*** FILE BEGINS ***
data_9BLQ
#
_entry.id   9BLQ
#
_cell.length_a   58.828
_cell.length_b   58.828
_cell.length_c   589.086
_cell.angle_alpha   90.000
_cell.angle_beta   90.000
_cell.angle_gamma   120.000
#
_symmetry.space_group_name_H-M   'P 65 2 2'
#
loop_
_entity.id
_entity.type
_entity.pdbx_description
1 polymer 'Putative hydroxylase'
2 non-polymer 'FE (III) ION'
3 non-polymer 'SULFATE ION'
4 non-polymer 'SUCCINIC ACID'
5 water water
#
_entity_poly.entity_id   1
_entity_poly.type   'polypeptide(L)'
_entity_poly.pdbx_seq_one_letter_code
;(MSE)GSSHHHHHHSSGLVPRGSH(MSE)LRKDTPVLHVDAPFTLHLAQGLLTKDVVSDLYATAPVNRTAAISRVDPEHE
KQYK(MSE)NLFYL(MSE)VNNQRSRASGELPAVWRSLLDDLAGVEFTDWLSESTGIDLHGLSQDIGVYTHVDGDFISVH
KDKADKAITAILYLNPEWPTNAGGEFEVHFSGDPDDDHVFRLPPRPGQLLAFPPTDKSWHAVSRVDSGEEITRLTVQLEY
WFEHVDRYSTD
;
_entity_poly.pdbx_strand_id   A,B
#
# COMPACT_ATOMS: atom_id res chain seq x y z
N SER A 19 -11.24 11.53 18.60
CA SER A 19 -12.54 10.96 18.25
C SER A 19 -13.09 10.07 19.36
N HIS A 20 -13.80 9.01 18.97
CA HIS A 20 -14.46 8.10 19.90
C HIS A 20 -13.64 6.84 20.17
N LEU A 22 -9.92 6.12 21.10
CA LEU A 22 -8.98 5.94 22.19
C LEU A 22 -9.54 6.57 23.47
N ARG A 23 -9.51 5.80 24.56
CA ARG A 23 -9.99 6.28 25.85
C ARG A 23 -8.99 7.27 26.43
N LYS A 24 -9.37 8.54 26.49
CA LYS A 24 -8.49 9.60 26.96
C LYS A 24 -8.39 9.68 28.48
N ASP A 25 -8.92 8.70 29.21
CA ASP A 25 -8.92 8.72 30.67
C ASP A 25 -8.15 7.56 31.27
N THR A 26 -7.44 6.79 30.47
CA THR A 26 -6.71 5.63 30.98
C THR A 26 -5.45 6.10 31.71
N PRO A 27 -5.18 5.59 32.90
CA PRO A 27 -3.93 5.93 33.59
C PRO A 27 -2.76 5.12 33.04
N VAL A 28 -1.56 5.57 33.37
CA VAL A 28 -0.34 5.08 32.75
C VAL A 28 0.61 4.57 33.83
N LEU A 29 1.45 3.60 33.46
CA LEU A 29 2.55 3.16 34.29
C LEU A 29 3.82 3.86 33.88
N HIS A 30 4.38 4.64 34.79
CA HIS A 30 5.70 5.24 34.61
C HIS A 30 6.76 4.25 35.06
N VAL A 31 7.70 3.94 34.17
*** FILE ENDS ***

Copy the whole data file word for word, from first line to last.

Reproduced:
data_9BLQ
#
_entry.id   9BLQ
#
_cell.length_a   58.828
_cell.length_b   58.828
_cell.length_c   589.086
_cell.angle_alpha   90.000
_cell.angle_beta   90.000
_cell.angle_gamma   120.000
#
_symmetry.space_group_name_H-M   'P 65 2 2'
#
loop_
_entity.id
_entity.type
_entity.pdbx_description
1 polymer 'Putative hydroxylase'
2 non-polymer 'FE (III) ION'
3 non-polymer 'SULFATE ION'
4 non-polymer 'SUCCINIC ACID'
5 water water
#
_entity_poly.entity_id   1
_entity_poly.type   'polypeptide(L)'
_entity_poly.pdbx_seq_one_letter_code
;(MSE)GSSHHHHHHSSGLVPRGSH(MSE)LRKDTPVLHVDAPFTLHLAQGLLTKDVVSDLYATAPVNRTAAISRVDPEHE
KQYK(MSE)NLFYL(MSE)VNNQRSRASGELPAVWRSLLDDLAGVEFTDWLSESTGIDLHGLSQDIGVYTHVDGDFISVH
KDKADKAITAILYLNPEWPTNAGGEFEVHFSGDPDDDHVFRLPPRPGQLLAFPPTDKSWHAVSRVDSGEEITRLTVQLEY
WFEHVDRYSTD
;
_entity_poly.pdbx_strand_id   A,B
#
# COMPACT_ATOMS: atom_id res chain seq x y z
N SER A 19 -11.24 11.53 18.60
CA SER A 19 -12.54 10.96 18.25
C SER A 19 -13.09 10.07 19.36
N HIS A 20 -13.80 9.01 18.97
CA HIS A 20 -14.46 8.10 19.90
C HIS A 20 -13.64 6.84 20.17
N LEU A 22 -9.92 6.12 21.10
CA LEU A 22 -8.98 5.94 22.19
C LEU A 22 -9.54 6.57 23.47
N ARG A 23 -9.51 5.80 24.56
CA ARG A 23 -9.99 6.28 25.85
C ARG A 23 -8.99 7.27 26.43
N LYS A 24 -9.37 8.54 26.49
CA LYS A 24 -8.49 9.60 26.96
C LYS A 24 -8.39 9.68 28.48
N ASP A 25 -8.92 8.70 29.21
CA ASP A 25 -8.92 8.72 30.67
C ASP A 25 -8.15 7.56 31.27
N THR A 26 -7.44 6.79 30.47
CA THR A 26 -6.71 5.63 30.98
C THR A 26 -5.45 6.10 31.71
N PRO A 27 -5.18 5.59 32.90
CA PRO A 27 -3.93 5.93 33.59
C PRO A 27 -2.76 5.12 33.04
N VAL A 28 -1.56 5.57 33.37
CA VAL A 28 -0.34 5.08 32.75
C VAL A 28 0.61 4.57 33.83
N LEU A 29 1.45 3.60 33.46
CA LEU A 29 2.55 3.16 34.29
C LEU A 29 3.82 3.86 33.88
N HIS A 30 4.38 4.64 34.79
CA HIS A 30 5.70 5.24 34.61
C HIS A 30 6.76 4.25 35.06
N VAL A 31 7.70 3.94 34.17